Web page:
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Liu, Alice Y.-C.


Alice Y.-C. Liu
Rutgers University
Cell Biology and Neuroscience
Nelson Labs Room B303
Rutgers University
Piscataway, NJ 08855
(848) 445-2730
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Harnessing HSF1 for protein mis-folding diseases

Research Interest: We are interested in harnessing the intrinsic cyto-protective function of heat shock protein chaperones (HSPs) to counter the pathobiology of protein mis-folding diseases including neurodegenerative diseases such as Huntington's, Lou Gehrig's, Alzheimer's , Parkinson's, and prion diseases as well as diabetes and cataract.

HSF1 is an evolutionarily conserved master regulator that mediates the induction of Heat Shock Protein (HSP) chaperones under stress. In higher eukaryotic cells, HSF1 exists as a latent monomer under normal growth conditions. Stress such as an increase in temperature triggers a conformation change in HSF1 to result in the trimerization, nuclear translocation, and activation of HSF1 for an increased production of HSP chaperones. Collectively, this is termed the heat shock response (HSR) and functions principally as a "pro-survival" mechanism under stress. Indeed, there is a large body of evidence that HSP chaperones have a central role in maintaining protein homeostasis (proteostasis) and function as a quality control mechanism to mediate the folding/re-folding and trafficking of cellular proteins, as well as to direct damaged and un-salvageable proteins to degradation machineries in cells.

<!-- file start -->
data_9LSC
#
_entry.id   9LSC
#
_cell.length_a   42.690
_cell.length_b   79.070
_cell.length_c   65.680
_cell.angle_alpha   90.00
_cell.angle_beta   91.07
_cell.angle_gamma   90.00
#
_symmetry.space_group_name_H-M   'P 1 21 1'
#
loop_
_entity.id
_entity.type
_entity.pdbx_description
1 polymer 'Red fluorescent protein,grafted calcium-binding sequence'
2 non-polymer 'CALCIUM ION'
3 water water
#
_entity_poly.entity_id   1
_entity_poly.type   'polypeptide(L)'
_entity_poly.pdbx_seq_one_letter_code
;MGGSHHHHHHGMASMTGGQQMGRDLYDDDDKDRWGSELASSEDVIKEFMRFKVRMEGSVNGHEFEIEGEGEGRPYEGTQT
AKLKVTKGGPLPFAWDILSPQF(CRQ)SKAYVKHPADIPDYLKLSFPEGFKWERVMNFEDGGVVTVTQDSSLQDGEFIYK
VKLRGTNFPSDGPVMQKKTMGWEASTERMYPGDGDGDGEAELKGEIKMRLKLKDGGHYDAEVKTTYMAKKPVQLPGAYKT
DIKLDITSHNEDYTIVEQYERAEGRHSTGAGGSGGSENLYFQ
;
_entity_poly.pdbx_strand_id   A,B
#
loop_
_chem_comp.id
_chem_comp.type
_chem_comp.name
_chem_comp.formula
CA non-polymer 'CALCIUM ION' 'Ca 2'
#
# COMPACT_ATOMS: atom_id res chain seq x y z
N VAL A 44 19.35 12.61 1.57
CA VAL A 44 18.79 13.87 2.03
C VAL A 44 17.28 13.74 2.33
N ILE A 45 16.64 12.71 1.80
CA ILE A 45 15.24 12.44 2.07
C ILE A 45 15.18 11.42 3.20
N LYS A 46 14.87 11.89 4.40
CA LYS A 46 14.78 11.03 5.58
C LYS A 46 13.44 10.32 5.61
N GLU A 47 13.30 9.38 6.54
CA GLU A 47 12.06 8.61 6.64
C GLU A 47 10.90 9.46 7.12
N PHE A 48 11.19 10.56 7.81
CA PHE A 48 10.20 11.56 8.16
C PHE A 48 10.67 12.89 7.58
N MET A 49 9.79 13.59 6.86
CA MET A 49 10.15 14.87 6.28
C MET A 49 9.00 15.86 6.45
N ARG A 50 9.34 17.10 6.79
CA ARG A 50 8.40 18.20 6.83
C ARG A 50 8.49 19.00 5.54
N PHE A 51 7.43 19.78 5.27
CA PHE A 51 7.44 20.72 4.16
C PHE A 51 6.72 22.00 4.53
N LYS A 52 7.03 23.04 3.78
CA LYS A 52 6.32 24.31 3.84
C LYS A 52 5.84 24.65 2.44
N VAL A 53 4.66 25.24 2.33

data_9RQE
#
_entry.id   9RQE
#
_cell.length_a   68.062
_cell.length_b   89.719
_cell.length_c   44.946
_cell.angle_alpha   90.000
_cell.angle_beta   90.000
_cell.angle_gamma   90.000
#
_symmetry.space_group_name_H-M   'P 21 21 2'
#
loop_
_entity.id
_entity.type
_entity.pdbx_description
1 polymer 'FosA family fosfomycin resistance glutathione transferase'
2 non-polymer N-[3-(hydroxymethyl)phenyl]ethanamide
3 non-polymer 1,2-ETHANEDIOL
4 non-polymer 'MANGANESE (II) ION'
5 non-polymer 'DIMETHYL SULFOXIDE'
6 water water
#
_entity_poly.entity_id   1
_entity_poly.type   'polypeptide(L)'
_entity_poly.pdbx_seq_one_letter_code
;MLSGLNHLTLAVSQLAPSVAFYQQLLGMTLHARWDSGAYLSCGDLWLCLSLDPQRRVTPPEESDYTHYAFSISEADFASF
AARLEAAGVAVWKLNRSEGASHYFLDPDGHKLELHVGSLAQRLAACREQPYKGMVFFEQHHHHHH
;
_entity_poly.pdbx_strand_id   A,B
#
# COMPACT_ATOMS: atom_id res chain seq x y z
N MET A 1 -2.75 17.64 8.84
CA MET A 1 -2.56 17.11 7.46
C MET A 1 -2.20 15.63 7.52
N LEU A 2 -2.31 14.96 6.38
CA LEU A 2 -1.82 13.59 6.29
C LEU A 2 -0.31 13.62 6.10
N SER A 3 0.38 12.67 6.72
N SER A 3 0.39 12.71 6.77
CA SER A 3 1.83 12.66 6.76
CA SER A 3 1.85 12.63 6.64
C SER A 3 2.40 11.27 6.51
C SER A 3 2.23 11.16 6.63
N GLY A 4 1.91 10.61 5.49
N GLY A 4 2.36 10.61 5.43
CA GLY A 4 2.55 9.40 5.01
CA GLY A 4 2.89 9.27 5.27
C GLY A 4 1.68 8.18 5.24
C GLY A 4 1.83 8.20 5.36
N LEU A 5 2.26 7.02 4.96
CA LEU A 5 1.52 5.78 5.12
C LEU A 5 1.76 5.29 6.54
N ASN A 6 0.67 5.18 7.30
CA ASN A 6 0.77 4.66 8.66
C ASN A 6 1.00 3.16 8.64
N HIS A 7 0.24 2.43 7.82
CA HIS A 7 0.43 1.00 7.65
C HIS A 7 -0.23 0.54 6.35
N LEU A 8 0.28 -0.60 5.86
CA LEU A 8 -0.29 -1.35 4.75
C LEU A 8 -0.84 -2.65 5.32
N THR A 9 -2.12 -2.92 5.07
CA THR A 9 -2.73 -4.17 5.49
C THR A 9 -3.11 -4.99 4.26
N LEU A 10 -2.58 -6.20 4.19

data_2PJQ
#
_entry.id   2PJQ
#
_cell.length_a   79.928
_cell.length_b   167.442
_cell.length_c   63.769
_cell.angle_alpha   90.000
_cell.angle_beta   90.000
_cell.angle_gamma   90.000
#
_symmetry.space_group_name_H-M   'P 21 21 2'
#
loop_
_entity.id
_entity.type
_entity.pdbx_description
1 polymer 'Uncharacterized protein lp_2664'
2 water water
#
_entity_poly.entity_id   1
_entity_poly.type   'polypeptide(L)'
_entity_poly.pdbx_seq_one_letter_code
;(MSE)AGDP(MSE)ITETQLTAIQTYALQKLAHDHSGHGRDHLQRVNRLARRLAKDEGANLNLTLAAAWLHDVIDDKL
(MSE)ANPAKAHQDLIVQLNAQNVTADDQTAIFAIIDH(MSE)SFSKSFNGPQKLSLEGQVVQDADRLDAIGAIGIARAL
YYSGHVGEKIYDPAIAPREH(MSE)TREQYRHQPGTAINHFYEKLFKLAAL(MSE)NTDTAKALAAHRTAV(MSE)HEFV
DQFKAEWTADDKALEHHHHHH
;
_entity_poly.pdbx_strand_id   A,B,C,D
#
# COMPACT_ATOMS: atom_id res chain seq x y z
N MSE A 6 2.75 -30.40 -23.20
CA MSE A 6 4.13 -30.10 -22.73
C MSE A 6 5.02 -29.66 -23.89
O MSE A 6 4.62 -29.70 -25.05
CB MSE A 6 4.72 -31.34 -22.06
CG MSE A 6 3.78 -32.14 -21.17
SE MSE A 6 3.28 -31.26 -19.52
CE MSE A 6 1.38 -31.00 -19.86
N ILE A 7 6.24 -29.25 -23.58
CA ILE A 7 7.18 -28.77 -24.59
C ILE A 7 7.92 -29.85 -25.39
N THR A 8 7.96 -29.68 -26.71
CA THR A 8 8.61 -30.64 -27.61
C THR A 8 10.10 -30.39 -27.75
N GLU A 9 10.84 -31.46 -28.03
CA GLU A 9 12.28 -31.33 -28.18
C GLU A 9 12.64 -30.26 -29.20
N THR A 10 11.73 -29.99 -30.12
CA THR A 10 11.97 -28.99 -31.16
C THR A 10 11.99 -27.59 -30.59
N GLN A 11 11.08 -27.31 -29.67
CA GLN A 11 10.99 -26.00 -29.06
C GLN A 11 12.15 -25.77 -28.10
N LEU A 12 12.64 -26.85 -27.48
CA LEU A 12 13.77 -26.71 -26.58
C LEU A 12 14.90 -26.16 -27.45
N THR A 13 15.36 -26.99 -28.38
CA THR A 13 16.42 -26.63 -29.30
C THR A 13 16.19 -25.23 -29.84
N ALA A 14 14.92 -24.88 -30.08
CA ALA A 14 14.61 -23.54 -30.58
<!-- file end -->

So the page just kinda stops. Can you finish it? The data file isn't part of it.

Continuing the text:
In previous studies, we showed that HSF1 becomes dysfunctional upon aging and particularly in neuronal cells. This chansge is likely to contribute to neuronal vulnerability in the aged, and hews to the line that age is a primary risk factor for neurodegenerative diseases. Our more recent effort is directed towards the identification and use of small molecules such as riluzole, resveratrol and HSP90 inhibitors to promote and support the activation of HSF1. We found that combinations of these drugs have a synergistic effect in promoting the activation of HSF1, in supporting a robust induction of HSP chaperones, and in mitigating and suppressing the aggregation of mutant polyQ-huntingtin protein in cell model system of Huntington's disease. Our goal is to harness the HSF1/HSP mechanism for protein misfolding diseases.


Contact Us

Division of Life Sciences Graduate Program Office
Rutgers, The State University of New Jersey
Nelson Lab-604 Allison Rd
Piscataway, NJ 08854
Phone: 848.445.9517